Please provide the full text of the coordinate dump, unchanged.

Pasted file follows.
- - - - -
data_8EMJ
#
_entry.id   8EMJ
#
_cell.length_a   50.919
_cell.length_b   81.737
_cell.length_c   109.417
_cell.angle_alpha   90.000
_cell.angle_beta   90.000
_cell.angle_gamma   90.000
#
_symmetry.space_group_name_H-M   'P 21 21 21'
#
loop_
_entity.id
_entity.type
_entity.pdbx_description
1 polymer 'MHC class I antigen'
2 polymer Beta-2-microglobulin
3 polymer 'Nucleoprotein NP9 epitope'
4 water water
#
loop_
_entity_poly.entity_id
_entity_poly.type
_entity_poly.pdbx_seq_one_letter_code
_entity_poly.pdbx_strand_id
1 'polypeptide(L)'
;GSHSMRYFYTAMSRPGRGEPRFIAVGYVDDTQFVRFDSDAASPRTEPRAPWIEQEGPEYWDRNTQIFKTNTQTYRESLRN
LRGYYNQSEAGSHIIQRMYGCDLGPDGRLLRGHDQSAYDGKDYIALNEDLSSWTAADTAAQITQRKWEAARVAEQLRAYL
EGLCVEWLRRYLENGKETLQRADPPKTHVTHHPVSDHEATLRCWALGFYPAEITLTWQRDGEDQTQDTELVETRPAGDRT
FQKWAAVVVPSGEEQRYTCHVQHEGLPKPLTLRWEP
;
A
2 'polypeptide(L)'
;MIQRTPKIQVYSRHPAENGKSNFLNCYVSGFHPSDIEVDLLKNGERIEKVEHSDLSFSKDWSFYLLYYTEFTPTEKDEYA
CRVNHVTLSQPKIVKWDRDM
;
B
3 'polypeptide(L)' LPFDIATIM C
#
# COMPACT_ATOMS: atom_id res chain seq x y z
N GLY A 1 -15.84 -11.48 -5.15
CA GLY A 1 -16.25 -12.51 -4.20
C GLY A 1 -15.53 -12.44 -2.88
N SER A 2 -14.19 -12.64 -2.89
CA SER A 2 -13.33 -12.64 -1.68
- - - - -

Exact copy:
data_8EMJ
#
_entry.id   8EMJ
#
_cell.length_a   50.919
_cell.length_b   81.737
_cell.length_c   109.417
_cell.angle_alpha   90.000
_cell.angle_beta   90.000
_cell.angle_gamma   90.000
#
_symmetry.space_group_name_H-M   'P 21 21 21'
#
loop_
_entity.id
_entity.type
_entity.pdbx_description
1 polymer 'MHC class I antigen'
2 polymer Beta-2-microglobulin
3 polymer 'Nucleoprotein NP9 epitope'
4 water water
#
loop_
_entity_poly.entity_id
_entity_poly.type
_entity_poly.pdbx_seq_one_letter_code
_entity_poly.pdbx_strand_id
1 'polypeptide(L)'
;GSHSMRYFYTAMSRPGRGEPRFIAVGYVDDTQFVRFDSDAASPRTEPRAPWIEQEGPEYWDRNTQIFKTNTQTYRESLRN
LRGYYNQSEAGSHIIQRMYGCDLGPDGRLLRGHDQSAYDGKDYIALNEDLSSWTAADTAAQITQRKWEAARVAEQLRAYL
EGLCVEWLRRYLENGKETLQRADPPKTHVTHHPVSDHEATLRCWALGFYPAEITLTWQRDGEDQTQDTELVETRPAGDRT
FQKWAAVVVPSGEEQRYTCHVQHEGLPKPLTLRWEP
;
A
2 'polypeptide(L)'
;MIQRTPKIQVYSRHPAENGKSNFLNCYVSGFHPSDIEVDLLKNGERIEKVEHSDLSFSKDWSFYLLYYTEFTPTEKDEYA
CRVNHVTLSQPKIVKWDRDM
;
B
3 'polypeptide(L)' LPFDIATIM C
#
# COMPACT_ATOMS: atom_id res chain seq x y z
N GLY A 1 -15.84 -11.48 -5.15
CA GLY A 1 -16.25 -12.51 -4.20
C GLY A 1 -15.53 -12.44 -2.88
N SER A 2 -14.19 -12.64 -2.89
CA SER A 2 -13.33 -12.64 -1.68